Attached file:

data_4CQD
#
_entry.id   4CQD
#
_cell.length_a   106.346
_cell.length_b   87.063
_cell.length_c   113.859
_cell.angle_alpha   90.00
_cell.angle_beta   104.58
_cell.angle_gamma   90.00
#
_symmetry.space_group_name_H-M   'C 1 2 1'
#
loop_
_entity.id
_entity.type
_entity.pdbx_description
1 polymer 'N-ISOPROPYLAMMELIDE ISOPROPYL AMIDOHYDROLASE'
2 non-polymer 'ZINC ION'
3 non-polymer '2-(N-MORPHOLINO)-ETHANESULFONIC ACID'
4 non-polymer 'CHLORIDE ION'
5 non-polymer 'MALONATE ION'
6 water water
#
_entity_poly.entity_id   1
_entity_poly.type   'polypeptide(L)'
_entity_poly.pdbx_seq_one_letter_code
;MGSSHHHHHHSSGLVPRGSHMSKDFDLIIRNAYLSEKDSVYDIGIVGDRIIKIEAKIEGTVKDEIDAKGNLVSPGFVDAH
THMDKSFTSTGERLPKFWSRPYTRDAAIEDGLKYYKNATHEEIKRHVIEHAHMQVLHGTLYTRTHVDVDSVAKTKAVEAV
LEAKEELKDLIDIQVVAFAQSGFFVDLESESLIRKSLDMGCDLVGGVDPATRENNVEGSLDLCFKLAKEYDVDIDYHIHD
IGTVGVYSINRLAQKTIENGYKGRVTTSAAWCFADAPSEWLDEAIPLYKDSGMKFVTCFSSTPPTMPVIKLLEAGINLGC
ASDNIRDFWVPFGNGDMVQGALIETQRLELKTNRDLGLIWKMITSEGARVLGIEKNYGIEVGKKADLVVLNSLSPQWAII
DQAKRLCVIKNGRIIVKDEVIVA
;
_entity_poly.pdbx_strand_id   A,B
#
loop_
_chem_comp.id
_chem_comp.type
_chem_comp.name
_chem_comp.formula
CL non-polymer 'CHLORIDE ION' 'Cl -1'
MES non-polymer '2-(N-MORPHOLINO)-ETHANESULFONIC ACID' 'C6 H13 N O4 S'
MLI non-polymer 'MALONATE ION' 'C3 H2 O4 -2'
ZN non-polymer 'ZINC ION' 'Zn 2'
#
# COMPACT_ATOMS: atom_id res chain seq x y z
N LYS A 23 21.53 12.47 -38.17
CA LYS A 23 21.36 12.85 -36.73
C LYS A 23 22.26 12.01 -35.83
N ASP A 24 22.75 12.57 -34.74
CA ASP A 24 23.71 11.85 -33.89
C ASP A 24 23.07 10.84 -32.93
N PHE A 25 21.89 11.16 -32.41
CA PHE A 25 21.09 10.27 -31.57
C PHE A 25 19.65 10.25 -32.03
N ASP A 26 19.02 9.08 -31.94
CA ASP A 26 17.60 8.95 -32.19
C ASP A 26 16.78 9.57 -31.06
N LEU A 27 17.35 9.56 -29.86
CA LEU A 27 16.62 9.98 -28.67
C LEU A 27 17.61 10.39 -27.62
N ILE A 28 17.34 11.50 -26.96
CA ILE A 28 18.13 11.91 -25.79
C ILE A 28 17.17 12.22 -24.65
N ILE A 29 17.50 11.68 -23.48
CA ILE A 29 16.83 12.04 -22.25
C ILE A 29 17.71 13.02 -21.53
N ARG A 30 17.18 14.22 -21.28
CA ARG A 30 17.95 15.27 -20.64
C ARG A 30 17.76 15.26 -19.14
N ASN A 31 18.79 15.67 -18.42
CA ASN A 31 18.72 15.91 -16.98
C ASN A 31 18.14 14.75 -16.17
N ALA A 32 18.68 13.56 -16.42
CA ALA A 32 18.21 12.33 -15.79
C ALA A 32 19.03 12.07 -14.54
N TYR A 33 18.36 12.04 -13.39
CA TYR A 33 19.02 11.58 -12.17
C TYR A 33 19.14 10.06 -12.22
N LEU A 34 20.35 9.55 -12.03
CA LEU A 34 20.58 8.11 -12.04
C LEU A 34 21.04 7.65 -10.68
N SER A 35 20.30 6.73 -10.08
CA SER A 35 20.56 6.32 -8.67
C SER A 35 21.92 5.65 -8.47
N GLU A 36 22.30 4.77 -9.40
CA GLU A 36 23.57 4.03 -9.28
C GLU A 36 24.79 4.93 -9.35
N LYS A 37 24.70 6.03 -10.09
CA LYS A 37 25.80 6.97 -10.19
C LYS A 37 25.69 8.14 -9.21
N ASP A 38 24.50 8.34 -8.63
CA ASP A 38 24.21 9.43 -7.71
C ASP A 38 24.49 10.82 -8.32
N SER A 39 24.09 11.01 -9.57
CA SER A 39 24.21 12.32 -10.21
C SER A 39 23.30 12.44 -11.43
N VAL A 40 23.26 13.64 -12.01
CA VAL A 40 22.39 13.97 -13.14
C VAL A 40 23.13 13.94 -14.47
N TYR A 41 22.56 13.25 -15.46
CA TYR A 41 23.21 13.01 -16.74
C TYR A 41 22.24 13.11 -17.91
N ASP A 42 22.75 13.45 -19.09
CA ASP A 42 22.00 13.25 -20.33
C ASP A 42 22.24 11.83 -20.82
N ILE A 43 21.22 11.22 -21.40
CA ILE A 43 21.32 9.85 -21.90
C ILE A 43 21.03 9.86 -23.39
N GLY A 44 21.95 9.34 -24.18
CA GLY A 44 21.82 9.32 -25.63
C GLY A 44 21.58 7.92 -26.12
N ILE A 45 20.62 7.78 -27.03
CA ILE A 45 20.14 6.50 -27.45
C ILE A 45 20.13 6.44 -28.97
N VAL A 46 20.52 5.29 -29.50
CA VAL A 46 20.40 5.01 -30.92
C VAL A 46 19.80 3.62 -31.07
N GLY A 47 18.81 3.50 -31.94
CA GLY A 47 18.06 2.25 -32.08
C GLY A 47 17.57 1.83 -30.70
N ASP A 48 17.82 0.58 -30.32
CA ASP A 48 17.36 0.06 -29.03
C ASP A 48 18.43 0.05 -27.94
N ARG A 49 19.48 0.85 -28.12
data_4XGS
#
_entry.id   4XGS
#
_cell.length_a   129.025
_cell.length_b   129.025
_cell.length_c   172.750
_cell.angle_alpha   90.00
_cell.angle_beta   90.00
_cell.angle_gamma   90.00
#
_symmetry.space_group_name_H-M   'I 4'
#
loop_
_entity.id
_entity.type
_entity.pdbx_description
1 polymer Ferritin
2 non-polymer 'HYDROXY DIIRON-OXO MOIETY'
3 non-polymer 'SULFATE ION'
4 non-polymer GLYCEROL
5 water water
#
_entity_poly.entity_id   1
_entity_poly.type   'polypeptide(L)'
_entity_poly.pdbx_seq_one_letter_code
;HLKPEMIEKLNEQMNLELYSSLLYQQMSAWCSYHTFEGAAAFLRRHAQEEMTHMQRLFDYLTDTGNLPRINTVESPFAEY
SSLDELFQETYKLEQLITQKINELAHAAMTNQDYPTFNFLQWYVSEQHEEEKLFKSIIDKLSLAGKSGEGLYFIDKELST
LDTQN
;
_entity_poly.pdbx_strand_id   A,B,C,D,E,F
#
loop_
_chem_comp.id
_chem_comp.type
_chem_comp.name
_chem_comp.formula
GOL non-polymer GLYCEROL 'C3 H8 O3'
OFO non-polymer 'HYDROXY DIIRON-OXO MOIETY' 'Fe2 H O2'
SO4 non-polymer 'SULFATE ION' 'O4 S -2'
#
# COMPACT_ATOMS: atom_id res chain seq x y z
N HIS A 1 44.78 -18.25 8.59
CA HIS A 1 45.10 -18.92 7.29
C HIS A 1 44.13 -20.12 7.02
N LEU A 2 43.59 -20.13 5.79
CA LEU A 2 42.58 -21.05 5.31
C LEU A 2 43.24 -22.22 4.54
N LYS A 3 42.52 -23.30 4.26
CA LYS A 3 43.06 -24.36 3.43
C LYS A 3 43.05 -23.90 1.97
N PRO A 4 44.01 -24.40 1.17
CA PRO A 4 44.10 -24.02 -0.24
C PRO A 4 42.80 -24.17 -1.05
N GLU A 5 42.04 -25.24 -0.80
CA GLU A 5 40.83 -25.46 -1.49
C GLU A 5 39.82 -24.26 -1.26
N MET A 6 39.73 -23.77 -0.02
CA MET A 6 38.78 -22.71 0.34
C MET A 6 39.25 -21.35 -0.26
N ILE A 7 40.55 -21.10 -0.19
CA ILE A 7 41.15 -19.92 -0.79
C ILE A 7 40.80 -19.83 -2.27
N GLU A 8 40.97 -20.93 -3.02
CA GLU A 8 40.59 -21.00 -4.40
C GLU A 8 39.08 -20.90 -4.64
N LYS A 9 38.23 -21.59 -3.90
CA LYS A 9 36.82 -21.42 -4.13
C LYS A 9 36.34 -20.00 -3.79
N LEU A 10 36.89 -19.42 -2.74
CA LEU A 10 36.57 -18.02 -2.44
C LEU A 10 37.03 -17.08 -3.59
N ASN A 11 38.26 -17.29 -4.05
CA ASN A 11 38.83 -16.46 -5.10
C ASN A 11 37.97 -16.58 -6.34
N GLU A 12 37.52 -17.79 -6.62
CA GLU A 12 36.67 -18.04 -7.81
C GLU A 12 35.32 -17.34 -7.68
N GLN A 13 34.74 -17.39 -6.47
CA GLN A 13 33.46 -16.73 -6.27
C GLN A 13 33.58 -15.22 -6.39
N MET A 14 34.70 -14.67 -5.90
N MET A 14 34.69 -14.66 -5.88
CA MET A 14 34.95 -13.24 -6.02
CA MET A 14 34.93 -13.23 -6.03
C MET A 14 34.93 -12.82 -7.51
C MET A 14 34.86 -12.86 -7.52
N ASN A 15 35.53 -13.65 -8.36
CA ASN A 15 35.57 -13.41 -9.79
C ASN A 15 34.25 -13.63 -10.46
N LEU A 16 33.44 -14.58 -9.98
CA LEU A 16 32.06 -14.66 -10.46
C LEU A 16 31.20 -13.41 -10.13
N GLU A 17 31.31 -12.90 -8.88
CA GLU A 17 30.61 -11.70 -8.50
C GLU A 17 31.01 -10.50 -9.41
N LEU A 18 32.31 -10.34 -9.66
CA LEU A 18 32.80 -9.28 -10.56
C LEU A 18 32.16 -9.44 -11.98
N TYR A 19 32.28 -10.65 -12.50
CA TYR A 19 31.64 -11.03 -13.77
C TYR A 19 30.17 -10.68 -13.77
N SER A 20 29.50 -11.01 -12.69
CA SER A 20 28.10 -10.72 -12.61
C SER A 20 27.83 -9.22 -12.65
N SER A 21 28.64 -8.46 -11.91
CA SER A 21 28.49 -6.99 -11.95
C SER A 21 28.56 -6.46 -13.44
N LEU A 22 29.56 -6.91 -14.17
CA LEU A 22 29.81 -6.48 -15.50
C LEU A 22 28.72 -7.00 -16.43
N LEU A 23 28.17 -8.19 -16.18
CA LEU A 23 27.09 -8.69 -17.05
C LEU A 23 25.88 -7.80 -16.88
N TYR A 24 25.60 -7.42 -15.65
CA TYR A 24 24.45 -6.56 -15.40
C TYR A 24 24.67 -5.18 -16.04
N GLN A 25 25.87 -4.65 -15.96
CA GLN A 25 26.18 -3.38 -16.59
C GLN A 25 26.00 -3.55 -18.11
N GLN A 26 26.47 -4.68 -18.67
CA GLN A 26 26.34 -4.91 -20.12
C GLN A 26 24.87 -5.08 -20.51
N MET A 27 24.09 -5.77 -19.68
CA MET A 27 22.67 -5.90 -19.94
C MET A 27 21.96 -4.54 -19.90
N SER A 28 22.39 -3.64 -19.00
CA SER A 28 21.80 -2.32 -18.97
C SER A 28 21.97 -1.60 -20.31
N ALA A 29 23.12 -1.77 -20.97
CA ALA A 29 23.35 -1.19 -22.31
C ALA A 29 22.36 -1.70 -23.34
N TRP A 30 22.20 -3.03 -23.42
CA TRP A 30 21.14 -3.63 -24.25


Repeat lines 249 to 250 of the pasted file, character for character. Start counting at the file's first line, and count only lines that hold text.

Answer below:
C GLN A 26 24.87 -5.08 -20.51
N MET A 27 24.09 -5.77 -19.68